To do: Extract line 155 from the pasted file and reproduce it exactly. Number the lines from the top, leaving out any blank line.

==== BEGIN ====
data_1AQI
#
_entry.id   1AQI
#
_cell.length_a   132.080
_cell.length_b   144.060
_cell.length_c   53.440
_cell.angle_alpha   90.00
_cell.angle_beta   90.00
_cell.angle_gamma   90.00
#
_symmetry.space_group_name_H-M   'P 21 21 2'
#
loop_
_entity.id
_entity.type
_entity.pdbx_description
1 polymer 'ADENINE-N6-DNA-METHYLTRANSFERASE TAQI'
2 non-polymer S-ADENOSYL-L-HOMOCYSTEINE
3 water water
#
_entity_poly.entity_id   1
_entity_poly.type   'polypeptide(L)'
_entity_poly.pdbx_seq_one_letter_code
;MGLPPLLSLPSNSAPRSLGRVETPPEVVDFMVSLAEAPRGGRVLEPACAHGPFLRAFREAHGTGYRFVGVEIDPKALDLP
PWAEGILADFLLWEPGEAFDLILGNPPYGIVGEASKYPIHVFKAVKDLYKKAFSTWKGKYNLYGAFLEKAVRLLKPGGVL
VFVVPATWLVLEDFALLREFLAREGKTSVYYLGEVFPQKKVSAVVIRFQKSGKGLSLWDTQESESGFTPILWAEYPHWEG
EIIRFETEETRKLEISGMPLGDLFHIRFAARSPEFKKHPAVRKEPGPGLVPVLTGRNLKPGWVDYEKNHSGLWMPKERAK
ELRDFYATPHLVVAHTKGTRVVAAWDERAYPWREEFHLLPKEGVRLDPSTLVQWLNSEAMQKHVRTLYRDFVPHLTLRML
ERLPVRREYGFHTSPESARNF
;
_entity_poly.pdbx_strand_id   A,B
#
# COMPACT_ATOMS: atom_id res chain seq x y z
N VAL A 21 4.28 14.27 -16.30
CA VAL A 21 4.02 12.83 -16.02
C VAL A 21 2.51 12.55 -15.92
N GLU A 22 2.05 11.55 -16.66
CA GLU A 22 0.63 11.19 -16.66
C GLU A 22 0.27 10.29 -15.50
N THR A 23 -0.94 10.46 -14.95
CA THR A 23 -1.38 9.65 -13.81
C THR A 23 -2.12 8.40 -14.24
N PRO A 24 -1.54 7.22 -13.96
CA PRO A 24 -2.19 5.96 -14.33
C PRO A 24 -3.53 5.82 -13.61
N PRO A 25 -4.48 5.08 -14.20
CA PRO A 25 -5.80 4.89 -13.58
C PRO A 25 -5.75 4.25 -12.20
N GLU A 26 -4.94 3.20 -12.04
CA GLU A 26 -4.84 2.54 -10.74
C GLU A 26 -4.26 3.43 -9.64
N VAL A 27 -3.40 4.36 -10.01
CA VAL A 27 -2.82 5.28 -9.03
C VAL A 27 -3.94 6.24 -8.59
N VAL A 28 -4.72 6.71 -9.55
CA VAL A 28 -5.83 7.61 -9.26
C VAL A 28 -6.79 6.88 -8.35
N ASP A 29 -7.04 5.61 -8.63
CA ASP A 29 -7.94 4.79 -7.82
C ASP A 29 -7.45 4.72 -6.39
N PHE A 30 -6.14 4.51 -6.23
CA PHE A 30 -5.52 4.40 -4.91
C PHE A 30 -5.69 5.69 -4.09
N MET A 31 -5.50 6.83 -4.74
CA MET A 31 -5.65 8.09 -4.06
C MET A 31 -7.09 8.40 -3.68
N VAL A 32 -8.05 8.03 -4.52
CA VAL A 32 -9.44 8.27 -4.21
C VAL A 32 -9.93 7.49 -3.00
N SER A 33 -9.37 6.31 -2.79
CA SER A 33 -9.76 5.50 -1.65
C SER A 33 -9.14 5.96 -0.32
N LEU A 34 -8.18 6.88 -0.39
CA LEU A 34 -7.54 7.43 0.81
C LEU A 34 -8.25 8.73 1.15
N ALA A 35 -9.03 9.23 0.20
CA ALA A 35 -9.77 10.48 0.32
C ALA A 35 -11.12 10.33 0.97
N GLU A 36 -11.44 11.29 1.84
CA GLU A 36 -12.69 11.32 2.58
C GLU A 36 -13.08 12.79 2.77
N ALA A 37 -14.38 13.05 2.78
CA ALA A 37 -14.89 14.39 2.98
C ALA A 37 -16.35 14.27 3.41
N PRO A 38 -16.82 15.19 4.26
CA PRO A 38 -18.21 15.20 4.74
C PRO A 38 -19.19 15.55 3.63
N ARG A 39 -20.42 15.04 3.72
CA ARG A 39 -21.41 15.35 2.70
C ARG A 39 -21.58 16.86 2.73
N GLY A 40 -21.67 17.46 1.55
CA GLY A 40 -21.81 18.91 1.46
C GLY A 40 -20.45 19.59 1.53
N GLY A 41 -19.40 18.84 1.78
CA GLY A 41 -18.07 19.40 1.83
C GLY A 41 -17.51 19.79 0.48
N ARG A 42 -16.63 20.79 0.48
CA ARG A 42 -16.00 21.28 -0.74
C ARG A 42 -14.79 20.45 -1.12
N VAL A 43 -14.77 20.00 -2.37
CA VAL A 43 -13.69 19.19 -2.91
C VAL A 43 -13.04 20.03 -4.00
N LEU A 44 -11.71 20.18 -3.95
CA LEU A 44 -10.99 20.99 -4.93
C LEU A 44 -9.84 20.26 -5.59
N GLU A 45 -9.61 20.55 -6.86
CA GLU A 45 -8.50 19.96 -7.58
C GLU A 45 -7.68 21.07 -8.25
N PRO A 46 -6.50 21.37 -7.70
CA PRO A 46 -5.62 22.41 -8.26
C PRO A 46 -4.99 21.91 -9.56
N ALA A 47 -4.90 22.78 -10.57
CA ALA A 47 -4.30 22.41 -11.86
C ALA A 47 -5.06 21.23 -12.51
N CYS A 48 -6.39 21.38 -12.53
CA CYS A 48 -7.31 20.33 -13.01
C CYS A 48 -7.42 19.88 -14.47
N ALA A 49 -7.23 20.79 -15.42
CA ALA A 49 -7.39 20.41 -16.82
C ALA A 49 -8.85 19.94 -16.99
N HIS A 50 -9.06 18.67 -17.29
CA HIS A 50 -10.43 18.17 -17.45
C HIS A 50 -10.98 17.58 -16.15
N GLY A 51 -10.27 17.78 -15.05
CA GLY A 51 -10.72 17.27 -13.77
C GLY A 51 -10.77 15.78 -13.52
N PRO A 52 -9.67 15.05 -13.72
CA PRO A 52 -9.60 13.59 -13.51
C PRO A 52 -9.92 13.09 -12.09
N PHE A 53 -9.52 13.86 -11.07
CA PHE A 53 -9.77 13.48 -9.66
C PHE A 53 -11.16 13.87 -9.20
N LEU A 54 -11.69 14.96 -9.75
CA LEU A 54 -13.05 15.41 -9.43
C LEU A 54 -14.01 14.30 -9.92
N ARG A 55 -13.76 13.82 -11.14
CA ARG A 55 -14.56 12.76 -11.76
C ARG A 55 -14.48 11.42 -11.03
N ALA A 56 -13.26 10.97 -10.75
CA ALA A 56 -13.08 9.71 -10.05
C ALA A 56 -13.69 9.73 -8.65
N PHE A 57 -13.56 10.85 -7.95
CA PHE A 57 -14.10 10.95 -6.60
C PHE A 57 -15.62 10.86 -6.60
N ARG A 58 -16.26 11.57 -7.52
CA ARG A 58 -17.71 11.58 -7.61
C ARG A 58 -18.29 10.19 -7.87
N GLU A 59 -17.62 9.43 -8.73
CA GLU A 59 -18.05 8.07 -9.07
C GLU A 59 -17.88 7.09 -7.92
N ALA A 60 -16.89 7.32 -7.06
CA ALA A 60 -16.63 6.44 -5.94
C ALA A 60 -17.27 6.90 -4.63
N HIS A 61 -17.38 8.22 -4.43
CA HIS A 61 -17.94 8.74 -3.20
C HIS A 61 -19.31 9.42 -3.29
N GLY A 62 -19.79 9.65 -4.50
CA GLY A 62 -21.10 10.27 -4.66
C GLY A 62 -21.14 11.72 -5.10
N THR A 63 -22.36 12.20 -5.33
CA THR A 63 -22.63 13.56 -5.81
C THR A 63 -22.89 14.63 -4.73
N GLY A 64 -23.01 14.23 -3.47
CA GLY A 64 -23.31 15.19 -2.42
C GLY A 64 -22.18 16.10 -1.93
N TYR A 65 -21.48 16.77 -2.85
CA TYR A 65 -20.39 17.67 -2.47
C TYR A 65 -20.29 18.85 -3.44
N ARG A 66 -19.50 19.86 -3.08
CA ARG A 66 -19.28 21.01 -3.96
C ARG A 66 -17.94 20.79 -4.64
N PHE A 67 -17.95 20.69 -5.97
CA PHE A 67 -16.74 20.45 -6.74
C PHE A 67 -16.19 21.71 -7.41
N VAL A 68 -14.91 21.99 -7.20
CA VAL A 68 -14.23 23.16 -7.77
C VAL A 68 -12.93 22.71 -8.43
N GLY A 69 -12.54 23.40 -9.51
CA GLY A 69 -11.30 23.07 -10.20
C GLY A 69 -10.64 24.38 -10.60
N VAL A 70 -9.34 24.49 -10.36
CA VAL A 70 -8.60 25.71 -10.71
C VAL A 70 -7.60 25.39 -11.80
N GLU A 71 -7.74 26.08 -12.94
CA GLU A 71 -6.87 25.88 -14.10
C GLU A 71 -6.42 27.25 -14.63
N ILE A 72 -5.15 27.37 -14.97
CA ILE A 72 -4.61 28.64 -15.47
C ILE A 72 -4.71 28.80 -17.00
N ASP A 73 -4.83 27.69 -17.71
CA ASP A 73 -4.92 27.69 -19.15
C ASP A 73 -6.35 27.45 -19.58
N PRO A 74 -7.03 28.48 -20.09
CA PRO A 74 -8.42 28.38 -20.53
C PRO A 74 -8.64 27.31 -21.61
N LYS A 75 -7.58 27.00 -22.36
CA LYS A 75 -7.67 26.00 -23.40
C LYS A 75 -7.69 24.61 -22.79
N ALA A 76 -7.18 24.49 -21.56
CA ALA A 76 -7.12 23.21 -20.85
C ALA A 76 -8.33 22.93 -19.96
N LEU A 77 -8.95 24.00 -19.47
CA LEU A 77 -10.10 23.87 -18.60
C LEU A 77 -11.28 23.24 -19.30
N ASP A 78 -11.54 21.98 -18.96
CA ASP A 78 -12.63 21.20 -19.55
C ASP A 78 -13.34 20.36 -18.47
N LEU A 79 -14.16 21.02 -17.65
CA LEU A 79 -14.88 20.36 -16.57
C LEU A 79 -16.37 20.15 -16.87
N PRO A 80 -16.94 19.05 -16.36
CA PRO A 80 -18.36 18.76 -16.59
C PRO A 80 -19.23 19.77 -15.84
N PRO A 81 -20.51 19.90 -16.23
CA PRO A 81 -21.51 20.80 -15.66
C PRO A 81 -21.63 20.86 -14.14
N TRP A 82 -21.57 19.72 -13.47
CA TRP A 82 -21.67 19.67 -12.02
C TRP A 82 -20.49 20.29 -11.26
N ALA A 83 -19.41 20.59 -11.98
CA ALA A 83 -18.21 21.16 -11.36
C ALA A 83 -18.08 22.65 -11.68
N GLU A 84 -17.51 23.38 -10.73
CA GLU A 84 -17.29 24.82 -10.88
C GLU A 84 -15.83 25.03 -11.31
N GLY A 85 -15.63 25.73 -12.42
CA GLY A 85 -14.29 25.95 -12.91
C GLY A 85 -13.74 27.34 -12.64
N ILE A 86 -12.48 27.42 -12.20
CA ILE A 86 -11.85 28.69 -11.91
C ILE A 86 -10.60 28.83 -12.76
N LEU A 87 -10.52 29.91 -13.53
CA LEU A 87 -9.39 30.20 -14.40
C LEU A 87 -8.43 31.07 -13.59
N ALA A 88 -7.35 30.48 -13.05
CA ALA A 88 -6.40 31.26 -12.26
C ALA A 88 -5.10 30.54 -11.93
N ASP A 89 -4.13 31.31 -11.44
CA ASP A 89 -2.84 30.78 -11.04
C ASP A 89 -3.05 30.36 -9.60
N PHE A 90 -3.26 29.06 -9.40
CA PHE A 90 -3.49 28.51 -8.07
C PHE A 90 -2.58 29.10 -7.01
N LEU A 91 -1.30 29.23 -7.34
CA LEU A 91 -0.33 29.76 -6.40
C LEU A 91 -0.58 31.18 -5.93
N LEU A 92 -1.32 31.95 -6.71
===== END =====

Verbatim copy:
N HIS A 61 -17.38 8.22 -4.43